Friday

August 22, 2014

August 22, 2014

Posted by **Rob** on Tuesday, December 4, 2007 at 2:44am.

ds² = dx² + dy²

ds = sqrt [(dx² + dy²)]

s = INTEGRAL of sqrt [(dx² + dy²)]

s = INTEGRAL of sqrt [(dx² + dy² * dx²/dx²)]

s = INTEGRAL of sqrt[(1 + dy² * 1/dx²)] dx

s = INTEGRAL of sqrt[(1 + (dy/dx)²)] dx

- Is this how you derive the formula for arc length? -
**drwls**, Tuesday, December 4, 2007 at 8:13amYes; that is one way.

- Is this how you derive the formula for arc length? -
**Matt**, Tuesday, December 4, 2007 at 11:09amin the third step, how did you integrate the right side with no delta-variable?

- Is this how you derive the formula for arc length? -
**drwls**, Tuesday, December 4, 2007 at 11:12amThere is a delta variable dx. You must compute and insert dy/dx into the integrand to get the resulting arc length

**Related Questions**

Calculus - Find arc length of y=logx from x=1 to x=2. dy/dx)^2=1/x^2 arc length=...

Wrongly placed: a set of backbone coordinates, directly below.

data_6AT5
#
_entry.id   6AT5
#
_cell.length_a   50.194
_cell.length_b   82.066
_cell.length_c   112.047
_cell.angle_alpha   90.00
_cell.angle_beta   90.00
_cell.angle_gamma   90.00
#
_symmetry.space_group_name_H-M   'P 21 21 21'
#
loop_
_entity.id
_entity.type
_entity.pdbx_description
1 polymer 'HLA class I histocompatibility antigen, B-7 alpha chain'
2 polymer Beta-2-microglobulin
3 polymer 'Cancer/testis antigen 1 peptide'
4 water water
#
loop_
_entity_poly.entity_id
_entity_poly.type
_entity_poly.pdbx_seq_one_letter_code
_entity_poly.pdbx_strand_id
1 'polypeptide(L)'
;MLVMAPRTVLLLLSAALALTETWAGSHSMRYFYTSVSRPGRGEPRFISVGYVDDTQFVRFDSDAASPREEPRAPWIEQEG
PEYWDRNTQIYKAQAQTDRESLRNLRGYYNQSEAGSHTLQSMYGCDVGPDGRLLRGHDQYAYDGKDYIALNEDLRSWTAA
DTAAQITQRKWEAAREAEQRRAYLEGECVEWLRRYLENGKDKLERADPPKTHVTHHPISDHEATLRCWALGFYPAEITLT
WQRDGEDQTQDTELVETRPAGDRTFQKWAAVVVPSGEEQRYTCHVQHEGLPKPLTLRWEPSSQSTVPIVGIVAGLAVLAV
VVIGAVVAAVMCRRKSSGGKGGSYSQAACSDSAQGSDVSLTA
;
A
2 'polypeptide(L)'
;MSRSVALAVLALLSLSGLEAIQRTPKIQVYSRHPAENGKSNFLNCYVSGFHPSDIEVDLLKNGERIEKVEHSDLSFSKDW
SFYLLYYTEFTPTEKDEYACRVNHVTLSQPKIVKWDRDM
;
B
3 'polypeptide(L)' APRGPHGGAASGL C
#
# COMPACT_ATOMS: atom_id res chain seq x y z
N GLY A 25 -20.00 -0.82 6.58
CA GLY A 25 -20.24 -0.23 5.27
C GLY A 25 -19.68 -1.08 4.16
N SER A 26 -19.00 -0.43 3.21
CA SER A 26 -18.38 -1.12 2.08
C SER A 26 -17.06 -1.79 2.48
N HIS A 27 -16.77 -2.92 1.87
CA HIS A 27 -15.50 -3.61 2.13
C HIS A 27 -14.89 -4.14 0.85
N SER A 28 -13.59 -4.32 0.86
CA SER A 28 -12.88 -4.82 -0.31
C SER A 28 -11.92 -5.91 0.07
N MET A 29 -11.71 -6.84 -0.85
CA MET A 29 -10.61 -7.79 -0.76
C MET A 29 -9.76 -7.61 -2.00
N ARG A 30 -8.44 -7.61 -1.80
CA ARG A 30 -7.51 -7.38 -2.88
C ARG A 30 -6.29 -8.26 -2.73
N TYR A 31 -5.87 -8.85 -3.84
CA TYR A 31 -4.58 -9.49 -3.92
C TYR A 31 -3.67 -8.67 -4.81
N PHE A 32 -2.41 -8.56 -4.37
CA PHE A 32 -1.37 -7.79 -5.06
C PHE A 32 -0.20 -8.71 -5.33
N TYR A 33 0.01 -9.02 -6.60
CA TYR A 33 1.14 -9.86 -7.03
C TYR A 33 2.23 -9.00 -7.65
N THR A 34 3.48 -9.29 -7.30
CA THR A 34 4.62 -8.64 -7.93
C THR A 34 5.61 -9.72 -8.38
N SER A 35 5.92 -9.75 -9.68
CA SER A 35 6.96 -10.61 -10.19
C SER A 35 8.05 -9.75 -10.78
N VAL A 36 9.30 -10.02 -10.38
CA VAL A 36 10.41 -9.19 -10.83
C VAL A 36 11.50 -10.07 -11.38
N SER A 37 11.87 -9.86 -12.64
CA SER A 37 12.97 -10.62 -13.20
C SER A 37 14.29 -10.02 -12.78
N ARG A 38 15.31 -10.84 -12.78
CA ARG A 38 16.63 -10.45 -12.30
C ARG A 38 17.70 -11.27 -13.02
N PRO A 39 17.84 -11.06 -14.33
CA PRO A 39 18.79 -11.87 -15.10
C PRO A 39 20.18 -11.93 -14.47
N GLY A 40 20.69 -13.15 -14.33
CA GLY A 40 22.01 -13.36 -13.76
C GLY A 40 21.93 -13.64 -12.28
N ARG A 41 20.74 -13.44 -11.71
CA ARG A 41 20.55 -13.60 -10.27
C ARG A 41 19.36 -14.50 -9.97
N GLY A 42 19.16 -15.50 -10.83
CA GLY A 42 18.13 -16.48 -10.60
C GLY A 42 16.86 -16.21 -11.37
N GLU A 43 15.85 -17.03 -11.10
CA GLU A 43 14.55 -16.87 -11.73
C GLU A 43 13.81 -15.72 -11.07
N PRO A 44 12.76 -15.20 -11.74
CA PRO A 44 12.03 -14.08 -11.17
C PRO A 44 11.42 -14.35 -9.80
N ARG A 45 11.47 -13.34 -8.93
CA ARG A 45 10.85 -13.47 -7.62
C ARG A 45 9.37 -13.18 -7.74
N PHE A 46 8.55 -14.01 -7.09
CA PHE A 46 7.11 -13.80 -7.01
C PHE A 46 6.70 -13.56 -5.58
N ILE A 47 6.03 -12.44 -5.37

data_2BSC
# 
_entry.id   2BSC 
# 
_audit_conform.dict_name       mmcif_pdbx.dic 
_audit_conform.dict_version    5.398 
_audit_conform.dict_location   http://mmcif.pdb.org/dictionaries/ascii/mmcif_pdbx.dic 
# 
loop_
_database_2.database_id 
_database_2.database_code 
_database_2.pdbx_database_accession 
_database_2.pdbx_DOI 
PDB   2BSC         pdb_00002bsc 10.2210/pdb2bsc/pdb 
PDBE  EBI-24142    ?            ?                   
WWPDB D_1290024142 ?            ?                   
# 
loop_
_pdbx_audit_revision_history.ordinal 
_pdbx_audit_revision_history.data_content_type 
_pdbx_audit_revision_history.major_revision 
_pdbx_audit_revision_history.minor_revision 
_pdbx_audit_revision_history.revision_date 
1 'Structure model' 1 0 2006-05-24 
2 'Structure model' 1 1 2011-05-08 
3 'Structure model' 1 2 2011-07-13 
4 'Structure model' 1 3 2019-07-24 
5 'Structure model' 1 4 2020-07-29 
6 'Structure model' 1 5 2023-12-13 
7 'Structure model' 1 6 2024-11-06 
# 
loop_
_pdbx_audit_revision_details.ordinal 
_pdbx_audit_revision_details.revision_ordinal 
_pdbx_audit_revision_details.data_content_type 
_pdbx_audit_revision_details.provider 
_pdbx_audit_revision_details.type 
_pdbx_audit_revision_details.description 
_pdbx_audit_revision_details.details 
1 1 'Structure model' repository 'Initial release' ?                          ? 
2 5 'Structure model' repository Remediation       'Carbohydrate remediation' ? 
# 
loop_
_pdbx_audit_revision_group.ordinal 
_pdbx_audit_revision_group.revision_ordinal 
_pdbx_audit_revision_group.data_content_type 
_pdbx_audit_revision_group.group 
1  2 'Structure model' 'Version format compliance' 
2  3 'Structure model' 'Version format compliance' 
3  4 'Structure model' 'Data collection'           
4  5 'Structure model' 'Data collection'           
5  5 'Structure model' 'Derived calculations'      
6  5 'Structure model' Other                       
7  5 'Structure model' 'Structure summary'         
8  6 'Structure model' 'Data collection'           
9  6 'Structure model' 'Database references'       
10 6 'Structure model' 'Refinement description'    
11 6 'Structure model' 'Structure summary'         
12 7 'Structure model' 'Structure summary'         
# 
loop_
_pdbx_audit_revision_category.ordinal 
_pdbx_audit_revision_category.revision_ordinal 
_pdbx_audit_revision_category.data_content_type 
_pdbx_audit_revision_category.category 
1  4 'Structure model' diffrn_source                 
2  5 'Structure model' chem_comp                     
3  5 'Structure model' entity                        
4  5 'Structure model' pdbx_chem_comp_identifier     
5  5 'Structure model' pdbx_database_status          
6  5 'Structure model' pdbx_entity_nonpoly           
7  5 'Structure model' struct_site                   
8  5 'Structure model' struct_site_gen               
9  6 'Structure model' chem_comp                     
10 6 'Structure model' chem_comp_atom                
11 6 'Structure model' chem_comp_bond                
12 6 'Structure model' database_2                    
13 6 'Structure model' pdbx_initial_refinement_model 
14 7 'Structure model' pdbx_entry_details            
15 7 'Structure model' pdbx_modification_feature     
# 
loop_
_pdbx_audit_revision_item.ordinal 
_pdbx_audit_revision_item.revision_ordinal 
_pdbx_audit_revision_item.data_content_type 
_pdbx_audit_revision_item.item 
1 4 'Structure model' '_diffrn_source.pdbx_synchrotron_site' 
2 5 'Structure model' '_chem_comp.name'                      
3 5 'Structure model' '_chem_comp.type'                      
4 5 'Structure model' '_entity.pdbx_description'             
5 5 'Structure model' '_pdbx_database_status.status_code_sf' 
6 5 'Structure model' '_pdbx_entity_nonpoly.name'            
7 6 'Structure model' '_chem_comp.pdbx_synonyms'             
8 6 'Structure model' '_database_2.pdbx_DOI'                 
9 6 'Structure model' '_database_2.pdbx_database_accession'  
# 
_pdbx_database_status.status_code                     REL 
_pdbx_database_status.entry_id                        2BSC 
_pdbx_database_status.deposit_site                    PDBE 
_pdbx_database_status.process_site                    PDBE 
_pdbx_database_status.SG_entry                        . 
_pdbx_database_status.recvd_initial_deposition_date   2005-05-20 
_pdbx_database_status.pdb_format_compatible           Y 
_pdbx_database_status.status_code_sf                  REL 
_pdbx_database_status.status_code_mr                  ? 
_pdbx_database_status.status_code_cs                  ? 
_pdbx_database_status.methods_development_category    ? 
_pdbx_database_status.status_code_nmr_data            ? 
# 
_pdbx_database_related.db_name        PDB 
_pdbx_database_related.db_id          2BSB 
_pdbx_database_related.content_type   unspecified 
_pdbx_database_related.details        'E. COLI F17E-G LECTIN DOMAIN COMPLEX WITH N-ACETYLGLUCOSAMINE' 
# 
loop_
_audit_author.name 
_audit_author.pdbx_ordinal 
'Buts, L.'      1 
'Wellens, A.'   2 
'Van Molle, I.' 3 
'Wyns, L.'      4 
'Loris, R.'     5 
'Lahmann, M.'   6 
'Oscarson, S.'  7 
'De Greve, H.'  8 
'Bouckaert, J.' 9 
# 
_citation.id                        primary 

MATHS - Find arc length of y=logx from x=1 to x=2. dy/dx)^2=1/x^2 arc length=Int...

calculus - Find the length of the arc formed by y = (1/8)(4x^2-2ln(x)) from x=4 ...

CALCULUS 2!!! PLEASE HELP!! - I'm having trouble with this question on arc ...

calc arc length - Find the length of the arc along f(x) = integral from 0 to x^3...

Calculus - A pendulum swings through an arc length of 1120 cm (Swing #1). With ...

Calculus Hard Question - A pendulum swings through an arc length of 1120 cm (...

Calculus - I know how to do this problem, but I'm stuck at the arc length ...

math - find the length of a line segment with endpoints (4, -3) and (-2, -1) The...

physics - derive the formula v0=sqrt((deltaX)squared)*g)/2*deltaY